Thermal depolymerization (TDP) is the process of converting a polymer into a monomer or a mixture of monomers, by predominately thermal means. It may be catalysed or un-catalysed and is distinct from other forms of depolymerisation which may rely on the use of chemicals or biological action. This process is associated with an increase in entropy.
For most polymers thermal depolymerisation is chaotic process, giving a mixture of volatile compounds. Materials may be depolymerised in this way during waste management, with the volatile components produced being burnt as a form of synthetic fuel in a waste-to-energy process. For other polymers thermal depolymerisation is an ordered process giving a single product, or limited range of products, these transformations are usually more valuable.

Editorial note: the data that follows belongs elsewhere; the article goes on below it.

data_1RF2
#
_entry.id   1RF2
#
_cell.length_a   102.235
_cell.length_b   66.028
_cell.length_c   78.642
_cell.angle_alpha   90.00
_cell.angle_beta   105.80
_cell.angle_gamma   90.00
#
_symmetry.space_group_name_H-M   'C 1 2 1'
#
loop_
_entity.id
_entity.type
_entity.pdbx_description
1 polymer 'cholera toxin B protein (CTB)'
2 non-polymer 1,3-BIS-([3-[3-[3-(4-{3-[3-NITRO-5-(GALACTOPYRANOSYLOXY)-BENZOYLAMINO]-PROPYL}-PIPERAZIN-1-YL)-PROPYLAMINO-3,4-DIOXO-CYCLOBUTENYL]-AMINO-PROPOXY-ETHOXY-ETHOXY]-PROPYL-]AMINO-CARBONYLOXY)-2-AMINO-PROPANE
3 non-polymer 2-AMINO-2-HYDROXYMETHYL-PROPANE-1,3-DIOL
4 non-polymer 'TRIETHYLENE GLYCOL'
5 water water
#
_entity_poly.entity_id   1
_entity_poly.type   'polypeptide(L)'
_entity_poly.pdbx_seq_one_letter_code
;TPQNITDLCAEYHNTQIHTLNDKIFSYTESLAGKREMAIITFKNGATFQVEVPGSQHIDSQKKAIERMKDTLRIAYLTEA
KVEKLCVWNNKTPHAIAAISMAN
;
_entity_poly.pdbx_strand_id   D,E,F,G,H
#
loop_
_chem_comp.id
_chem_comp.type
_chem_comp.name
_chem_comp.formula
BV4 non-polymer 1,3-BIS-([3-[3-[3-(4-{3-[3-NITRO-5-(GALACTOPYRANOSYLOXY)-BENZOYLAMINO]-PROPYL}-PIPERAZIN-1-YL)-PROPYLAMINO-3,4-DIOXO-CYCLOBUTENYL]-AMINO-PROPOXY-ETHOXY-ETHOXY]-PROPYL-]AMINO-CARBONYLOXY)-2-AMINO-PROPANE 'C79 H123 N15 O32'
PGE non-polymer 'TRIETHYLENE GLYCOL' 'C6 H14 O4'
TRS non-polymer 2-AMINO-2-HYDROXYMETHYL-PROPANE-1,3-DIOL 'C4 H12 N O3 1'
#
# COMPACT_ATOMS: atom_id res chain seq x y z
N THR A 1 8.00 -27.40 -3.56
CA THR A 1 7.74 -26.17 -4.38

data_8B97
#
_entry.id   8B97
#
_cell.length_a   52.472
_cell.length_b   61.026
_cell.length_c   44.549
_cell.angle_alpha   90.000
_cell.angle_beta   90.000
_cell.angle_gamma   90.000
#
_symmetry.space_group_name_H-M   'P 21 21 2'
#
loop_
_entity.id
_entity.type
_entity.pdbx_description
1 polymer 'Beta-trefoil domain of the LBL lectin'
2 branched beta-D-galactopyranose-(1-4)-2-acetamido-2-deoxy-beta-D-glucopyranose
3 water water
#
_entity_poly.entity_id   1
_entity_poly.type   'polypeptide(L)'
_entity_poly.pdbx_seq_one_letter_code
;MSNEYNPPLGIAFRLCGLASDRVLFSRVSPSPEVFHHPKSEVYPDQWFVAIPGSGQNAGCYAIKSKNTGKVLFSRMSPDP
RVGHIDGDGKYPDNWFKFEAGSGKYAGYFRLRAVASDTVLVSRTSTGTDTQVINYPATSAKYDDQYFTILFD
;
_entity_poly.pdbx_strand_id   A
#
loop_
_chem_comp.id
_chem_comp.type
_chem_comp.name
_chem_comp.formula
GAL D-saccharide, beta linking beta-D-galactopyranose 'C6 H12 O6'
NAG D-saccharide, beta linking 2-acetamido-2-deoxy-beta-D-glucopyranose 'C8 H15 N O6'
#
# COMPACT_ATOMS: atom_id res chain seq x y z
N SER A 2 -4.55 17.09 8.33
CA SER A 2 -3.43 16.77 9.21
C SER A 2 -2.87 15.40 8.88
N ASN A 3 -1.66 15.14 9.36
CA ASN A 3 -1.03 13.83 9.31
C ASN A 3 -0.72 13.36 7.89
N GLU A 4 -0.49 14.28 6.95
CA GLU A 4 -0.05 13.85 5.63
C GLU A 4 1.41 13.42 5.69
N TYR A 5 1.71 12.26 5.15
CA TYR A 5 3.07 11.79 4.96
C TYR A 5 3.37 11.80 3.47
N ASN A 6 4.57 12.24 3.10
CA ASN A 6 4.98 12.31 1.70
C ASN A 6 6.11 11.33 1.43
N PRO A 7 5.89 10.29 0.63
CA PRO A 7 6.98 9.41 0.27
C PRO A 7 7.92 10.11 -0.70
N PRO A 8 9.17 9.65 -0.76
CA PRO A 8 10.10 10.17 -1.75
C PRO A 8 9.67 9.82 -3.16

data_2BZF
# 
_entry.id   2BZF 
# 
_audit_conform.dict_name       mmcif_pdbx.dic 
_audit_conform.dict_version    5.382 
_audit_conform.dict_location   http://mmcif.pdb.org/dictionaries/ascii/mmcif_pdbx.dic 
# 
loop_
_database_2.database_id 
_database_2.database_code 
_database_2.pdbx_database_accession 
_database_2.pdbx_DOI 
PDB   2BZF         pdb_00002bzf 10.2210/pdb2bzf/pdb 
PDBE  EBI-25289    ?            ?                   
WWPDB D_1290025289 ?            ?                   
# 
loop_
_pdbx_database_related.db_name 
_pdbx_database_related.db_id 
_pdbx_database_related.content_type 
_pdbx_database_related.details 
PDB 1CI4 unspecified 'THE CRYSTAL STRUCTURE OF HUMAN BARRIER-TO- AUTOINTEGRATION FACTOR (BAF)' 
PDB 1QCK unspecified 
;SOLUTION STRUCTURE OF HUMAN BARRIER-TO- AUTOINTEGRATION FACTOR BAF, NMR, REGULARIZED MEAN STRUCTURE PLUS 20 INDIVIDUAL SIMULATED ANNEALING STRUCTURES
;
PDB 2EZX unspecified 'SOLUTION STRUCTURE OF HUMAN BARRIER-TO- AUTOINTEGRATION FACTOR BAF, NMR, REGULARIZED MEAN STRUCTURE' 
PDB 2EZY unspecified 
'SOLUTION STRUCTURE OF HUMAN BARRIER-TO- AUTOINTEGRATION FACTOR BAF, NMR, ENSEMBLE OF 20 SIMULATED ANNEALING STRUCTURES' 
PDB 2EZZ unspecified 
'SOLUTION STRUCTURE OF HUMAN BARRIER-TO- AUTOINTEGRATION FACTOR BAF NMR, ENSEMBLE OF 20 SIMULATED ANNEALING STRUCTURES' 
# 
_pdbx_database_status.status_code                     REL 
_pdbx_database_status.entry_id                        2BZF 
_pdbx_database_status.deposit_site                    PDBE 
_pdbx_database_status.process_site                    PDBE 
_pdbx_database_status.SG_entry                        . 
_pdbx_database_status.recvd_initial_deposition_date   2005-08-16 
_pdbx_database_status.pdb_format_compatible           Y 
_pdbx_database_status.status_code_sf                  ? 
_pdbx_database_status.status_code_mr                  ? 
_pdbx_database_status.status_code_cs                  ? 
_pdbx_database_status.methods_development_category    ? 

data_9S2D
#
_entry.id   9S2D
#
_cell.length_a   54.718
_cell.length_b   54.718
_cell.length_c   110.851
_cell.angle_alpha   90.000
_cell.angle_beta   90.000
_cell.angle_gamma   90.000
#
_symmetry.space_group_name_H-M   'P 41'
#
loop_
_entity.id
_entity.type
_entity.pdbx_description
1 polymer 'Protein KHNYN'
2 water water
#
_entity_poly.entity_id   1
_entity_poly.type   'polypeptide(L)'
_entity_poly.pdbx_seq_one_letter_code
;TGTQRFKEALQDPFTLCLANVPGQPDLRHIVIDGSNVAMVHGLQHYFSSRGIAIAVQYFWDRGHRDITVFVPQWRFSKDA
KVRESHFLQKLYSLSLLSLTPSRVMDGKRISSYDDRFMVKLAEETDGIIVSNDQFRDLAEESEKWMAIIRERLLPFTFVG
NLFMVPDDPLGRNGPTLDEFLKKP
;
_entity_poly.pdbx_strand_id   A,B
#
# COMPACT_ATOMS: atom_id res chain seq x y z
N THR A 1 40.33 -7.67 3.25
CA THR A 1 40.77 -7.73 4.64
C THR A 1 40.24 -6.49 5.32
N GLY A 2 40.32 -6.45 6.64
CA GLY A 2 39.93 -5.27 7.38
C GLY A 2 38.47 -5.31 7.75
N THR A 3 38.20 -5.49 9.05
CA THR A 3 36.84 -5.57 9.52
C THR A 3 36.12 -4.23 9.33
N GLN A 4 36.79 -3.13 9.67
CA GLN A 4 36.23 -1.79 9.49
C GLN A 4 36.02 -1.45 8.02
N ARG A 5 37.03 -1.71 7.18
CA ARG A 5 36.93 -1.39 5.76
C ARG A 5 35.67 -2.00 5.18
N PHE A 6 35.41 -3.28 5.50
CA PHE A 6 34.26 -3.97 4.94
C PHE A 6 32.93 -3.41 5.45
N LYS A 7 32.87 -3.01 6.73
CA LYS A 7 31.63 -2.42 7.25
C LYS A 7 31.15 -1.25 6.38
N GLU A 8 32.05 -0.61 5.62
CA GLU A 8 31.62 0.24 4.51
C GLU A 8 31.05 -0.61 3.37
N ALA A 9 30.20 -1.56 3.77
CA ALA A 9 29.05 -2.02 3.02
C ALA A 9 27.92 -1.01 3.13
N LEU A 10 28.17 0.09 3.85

For most polymeric materials thermal depolymerisation proceeds in a disordered manner, with random chain scission giving a mixture of volatile compounds. The result is broadly akin to pyrolysis, although at higher temperatures gasification takes place. These reactions can be seen during waste management, with the products being burnt as synthetic fuel in a waste-to-energy process. In comparison to simply incinerating the starting polymer, depolymerisation gives a material with a higher heating value which can be burnt more efficiently and may also be sold. Incineration can also produce harmful dioxins and dioxin-like compounds. However, as the depolymerisation step is energy-consuming the ultimate balance of energy efficiency can be very tight and has been the subject of criticism.